The Democratic campaign machine, in preparing for a close race where every advantage will be needed, has a technological and analytical edge over the Republican nominee in targeting voters and making sure they come out to cast a ballot, The Hill reports.
The technique has been fined tuned over the years after the Barack Obama campaign improved a system that identified Democratic voters on a district by district level and made sure as many as them as needed got to the polls.
And serving on the Hillary Clinton analytics team are such Obama campaign veterans as Elan Kriegel, who uses complex models that are key to deciding the best way to appeal to large parts of the electorate without alienating others who might switch over, Forbes reports.
Democrats with knowledge of the system say that this is especially vital in swing states, where the extra votes can often make the difference. The system also helps the campaign streamline and place staffers on the ground where needed.
Clinton campaign manager Robby Mook told the Tampa Bay Times, for example, that in the crucial state of Florida "we're doing everything we can to build a ground operation that can register people to vote, re-register them, sign them up to vote by mail or make sure that they vote early," adding that they have vote targets for every area of the state so as not to rely on any particular region.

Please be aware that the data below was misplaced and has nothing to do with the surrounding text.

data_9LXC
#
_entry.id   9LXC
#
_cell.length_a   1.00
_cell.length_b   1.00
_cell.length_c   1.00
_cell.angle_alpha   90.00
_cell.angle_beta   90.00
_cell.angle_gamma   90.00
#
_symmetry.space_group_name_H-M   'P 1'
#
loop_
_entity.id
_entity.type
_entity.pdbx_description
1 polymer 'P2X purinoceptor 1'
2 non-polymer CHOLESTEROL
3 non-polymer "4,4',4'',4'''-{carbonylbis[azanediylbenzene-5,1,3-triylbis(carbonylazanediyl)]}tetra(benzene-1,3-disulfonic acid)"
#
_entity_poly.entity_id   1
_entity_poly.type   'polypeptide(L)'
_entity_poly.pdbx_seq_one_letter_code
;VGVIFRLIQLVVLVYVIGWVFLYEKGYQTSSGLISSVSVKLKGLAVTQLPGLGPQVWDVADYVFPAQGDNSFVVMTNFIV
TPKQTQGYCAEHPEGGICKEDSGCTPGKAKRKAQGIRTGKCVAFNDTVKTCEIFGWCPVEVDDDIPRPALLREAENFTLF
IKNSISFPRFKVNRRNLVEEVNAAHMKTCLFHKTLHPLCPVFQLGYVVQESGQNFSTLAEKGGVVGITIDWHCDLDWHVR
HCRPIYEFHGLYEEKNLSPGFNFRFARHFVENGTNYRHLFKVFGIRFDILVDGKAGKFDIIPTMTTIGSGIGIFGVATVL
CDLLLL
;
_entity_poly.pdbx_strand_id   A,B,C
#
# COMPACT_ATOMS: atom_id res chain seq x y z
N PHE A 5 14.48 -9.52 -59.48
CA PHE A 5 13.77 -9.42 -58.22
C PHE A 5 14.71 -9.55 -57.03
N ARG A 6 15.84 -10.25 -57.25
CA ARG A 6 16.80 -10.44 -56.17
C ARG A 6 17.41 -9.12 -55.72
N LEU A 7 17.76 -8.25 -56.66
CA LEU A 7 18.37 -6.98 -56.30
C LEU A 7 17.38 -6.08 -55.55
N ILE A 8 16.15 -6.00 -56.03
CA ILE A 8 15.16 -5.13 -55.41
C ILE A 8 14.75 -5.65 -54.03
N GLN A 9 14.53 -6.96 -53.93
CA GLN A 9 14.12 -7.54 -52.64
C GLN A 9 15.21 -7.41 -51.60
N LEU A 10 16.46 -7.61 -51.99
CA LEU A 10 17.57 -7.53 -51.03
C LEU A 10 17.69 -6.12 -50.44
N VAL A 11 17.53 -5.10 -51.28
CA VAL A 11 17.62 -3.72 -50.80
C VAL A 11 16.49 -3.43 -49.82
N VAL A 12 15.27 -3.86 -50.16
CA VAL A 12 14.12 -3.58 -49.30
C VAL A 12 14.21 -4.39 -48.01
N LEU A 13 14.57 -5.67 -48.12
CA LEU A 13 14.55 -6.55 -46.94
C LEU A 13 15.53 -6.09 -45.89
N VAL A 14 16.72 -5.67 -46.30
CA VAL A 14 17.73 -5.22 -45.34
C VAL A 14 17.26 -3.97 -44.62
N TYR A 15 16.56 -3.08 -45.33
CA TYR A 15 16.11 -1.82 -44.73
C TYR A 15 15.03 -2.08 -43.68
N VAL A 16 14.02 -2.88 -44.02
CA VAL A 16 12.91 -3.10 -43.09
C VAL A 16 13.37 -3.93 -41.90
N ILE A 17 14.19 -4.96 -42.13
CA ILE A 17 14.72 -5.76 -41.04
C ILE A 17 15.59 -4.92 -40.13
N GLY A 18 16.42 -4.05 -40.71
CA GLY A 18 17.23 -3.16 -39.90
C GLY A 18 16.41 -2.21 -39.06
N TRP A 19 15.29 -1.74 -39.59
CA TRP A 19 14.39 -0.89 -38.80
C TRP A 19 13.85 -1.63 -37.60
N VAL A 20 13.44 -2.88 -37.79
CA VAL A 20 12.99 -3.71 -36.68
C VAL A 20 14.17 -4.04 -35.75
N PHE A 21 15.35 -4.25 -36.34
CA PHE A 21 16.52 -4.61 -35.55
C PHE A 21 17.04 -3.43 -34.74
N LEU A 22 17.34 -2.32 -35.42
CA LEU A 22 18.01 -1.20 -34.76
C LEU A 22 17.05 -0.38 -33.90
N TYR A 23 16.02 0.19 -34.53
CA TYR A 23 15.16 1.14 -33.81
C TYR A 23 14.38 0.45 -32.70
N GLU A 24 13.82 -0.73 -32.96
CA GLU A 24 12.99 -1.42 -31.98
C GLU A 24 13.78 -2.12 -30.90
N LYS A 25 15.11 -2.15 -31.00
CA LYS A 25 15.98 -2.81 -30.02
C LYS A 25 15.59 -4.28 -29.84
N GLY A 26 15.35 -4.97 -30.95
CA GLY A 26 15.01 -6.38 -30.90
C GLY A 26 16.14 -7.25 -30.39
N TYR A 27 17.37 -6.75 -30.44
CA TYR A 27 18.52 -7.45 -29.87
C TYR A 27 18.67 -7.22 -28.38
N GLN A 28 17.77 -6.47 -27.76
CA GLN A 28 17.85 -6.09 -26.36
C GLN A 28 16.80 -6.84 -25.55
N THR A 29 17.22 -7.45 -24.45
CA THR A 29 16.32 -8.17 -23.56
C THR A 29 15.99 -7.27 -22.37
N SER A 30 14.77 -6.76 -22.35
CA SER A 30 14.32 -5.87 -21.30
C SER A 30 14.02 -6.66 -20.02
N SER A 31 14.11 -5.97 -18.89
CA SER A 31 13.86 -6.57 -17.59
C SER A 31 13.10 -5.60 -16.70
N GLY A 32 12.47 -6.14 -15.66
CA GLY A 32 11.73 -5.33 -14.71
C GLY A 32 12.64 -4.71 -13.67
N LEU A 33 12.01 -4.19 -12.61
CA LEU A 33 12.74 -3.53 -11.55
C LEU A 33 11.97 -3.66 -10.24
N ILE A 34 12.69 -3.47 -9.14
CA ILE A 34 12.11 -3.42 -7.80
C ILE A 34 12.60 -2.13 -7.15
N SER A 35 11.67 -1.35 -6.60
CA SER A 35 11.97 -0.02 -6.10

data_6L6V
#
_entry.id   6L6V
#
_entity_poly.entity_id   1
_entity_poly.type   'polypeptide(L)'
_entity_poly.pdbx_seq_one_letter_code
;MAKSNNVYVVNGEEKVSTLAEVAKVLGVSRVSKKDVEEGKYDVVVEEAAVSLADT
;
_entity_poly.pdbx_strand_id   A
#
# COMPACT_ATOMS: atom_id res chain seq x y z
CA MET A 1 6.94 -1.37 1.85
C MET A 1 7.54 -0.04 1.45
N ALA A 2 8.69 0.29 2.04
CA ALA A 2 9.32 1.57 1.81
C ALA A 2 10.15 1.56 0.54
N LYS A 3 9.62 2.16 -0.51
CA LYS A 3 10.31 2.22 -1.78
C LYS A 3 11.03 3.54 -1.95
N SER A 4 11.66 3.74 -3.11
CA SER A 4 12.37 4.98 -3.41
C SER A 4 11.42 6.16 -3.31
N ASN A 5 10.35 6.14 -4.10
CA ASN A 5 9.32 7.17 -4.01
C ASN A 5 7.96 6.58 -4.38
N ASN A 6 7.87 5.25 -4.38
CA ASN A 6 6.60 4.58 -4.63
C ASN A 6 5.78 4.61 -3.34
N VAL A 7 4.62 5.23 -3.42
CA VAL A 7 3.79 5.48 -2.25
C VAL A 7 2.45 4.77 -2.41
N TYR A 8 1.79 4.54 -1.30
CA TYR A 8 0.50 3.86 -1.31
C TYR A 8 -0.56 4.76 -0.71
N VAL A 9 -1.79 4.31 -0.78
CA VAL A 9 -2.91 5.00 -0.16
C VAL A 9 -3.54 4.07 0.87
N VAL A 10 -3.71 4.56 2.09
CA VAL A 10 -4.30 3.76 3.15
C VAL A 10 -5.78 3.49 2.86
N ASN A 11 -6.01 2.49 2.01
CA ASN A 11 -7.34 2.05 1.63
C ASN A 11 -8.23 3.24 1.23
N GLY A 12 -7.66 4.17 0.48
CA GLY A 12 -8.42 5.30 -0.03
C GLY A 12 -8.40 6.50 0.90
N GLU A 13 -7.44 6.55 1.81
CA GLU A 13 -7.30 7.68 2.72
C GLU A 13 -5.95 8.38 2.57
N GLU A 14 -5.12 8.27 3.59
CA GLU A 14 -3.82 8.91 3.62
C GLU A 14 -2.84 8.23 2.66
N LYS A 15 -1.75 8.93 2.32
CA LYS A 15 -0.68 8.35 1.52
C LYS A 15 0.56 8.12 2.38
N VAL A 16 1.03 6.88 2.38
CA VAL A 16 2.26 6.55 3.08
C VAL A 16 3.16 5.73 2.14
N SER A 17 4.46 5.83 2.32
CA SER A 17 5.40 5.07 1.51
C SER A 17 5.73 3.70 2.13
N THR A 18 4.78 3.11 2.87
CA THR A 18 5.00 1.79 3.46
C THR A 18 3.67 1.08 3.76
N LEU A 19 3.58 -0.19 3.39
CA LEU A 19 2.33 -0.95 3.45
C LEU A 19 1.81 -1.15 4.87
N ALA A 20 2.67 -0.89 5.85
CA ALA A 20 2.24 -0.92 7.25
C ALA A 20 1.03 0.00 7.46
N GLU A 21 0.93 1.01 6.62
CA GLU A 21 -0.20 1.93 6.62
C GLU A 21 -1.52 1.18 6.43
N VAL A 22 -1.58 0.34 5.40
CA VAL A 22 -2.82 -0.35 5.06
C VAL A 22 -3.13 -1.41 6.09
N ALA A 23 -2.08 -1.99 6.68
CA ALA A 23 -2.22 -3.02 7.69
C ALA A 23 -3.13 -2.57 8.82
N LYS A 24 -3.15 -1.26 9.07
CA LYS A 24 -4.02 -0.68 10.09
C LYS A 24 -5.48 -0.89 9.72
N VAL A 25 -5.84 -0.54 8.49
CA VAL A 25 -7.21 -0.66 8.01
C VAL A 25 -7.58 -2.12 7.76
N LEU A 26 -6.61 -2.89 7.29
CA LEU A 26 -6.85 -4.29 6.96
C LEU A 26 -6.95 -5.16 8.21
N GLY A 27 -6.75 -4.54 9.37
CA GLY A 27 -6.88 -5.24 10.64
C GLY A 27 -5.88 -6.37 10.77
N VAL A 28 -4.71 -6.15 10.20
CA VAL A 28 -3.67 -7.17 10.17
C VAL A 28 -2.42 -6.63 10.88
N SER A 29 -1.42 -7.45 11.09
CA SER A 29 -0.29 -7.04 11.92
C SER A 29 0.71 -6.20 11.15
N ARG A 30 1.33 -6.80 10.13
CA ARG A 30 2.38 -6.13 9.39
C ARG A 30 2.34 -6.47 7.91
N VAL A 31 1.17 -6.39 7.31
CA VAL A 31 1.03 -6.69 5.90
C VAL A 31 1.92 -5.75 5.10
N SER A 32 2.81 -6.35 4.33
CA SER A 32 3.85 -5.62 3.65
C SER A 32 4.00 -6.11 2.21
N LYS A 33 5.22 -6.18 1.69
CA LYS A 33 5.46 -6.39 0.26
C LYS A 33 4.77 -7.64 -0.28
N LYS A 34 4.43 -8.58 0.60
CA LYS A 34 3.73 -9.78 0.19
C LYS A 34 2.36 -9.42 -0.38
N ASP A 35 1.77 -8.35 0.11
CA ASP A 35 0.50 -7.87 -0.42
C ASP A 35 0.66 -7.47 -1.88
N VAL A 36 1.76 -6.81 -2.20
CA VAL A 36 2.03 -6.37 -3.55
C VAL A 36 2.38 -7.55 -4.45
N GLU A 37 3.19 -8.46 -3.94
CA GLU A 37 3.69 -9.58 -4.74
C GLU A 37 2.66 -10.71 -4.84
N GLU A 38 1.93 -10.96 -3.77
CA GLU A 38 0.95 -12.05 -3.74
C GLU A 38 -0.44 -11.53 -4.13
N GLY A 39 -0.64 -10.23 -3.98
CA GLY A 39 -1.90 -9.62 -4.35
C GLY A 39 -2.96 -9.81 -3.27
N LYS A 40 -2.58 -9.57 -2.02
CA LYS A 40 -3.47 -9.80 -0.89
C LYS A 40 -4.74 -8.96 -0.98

Even though Trump has often scoffed at the role of technology in deciding an election and has depended heavily on social media, the Republican campaign does not admit that Clinton will have an advantage when it comes to technology, with those familiar with the Republican strategy insisting that their techniques will be just as effective, according to The Hill.
But the Clinton campaign says they are well ahead of the game and have added improvements that should build on their previous successes.
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